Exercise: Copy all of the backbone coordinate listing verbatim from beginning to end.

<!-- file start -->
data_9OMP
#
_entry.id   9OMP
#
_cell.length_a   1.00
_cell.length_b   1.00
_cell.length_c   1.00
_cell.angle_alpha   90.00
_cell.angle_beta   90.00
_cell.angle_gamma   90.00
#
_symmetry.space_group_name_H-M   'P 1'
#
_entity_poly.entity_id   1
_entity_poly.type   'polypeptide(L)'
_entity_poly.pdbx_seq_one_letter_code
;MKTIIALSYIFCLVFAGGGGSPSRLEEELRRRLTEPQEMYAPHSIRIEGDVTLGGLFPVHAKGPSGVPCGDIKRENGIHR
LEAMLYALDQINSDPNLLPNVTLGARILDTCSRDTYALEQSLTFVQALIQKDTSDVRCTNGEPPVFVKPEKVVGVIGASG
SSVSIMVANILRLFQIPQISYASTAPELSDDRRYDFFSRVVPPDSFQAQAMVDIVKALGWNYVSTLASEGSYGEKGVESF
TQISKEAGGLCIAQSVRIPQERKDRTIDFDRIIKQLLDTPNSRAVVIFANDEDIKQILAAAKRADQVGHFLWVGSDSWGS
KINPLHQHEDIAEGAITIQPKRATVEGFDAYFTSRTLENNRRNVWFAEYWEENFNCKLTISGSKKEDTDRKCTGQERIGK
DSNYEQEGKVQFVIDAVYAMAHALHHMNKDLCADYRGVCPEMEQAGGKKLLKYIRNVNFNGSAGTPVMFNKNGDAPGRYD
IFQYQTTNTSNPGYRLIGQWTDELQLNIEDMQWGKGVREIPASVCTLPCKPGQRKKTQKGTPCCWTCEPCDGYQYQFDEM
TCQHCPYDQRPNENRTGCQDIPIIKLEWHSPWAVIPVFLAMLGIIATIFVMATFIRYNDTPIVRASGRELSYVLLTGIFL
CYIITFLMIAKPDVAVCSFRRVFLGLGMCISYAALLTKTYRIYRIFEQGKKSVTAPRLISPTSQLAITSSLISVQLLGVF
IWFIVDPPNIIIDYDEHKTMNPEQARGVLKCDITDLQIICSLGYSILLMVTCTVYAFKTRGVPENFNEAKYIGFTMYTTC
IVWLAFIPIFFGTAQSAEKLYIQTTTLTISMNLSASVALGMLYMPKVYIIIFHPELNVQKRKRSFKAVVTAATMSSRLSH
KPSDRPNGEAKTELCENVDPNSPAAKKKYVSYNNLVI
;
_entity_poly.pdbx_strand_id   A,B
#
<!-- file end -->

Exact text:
data_9OMP
#
_entry.id   9OMP
#
_cell.length_a   1.00
_cell.length_b   1.00
_cell.length_c   1.00
_cell.angle_alpha   90.00
_cell.angle_beta   90.00
_cell.angle_gamma   90.00
#
_symmetry.space_group_name_H-M   'P 1'
#
_entity_poly.entity_id   1
_entity_poly.type   'polypeptide(L)'
_entity_poly.pdbx_seq_one_letter_code
;MKTIIALSYIFCLVFAGGGGSPSRLEEELRRRLTEPQEMYAPHSIRIEGDVTLGGLFPVHAKGPSGVPCGDIKRENGIHR
LEAMLYALDQINSDPNLLPNVTLGARILDTCSRDTYALEQSLTFVQALIQKDTSDVRCTNGEPPVFVKPEKVVGVIGASG
SSVSIMVANILRLFQIPQISYASTAPELSDDRRYDFFSRVVPPDSFQAQAMVDIVKALGWNYVSTLASEGSYGEKGVESF
TQISKEAGGLCIAQSVRIPQERKDRTIDFDRIIKQLLDTPNSRAVVIFANDEDIKQILAAAKRADQVGHFLWVGSDSWGS
KINPLHQHEDIAEGAITIQPKRATVEGFDAYFTSRTLENNRRNVWFAEYWEENFNCKLTISGSKKEDTDRKCTGQERIGK
DSNYEQEGKVQFVIDAVYAMAHALHHMNKDLCADYRGVCPEMEQAGGKKLLKYIRNVNFNGSAGTPVMFNKNGDAPGRYD
IFQYQTTNTSNPGYRLIGQWTDELQLNIEDMQWGKGVREIPASVCTLPCKPGQRKKTQKGTPCCWTCEPCDGYQYQFDEM
TCQHCPYDQRPNENRTGCQDIPIIKLEWHSPWAVIPVFLAMLGIIATIFVMATFIRYNDTPIVRASGRELSYVLLTGIFL
CYIITFLMIAKPDVAVCSFRRVFLGLGMCISYAALLTKTYRIYRIFEQGKKSVTAPRLISPTSQLAITSSLISVQLLGVF
IWFIVDPPNIIIDYDEHKTMNPEQARGVLKCDITDLQIICSLGYSILLMVTCTVYAFKTRGVPENFNEAKYIGFTMYTTC
IVWLAFIPIFFGTAQSAEKLYIQTTTLTISMNLSASVALGMLYMPKVYIIIFHPELNVQKRKRSFKAVVTAATMSSRLSH
KPSDRPNGEAKTELCENVDPNSPAAKKKYVSYNNLVI
;
_entity_poly.pdbx_strand_id   A,B
#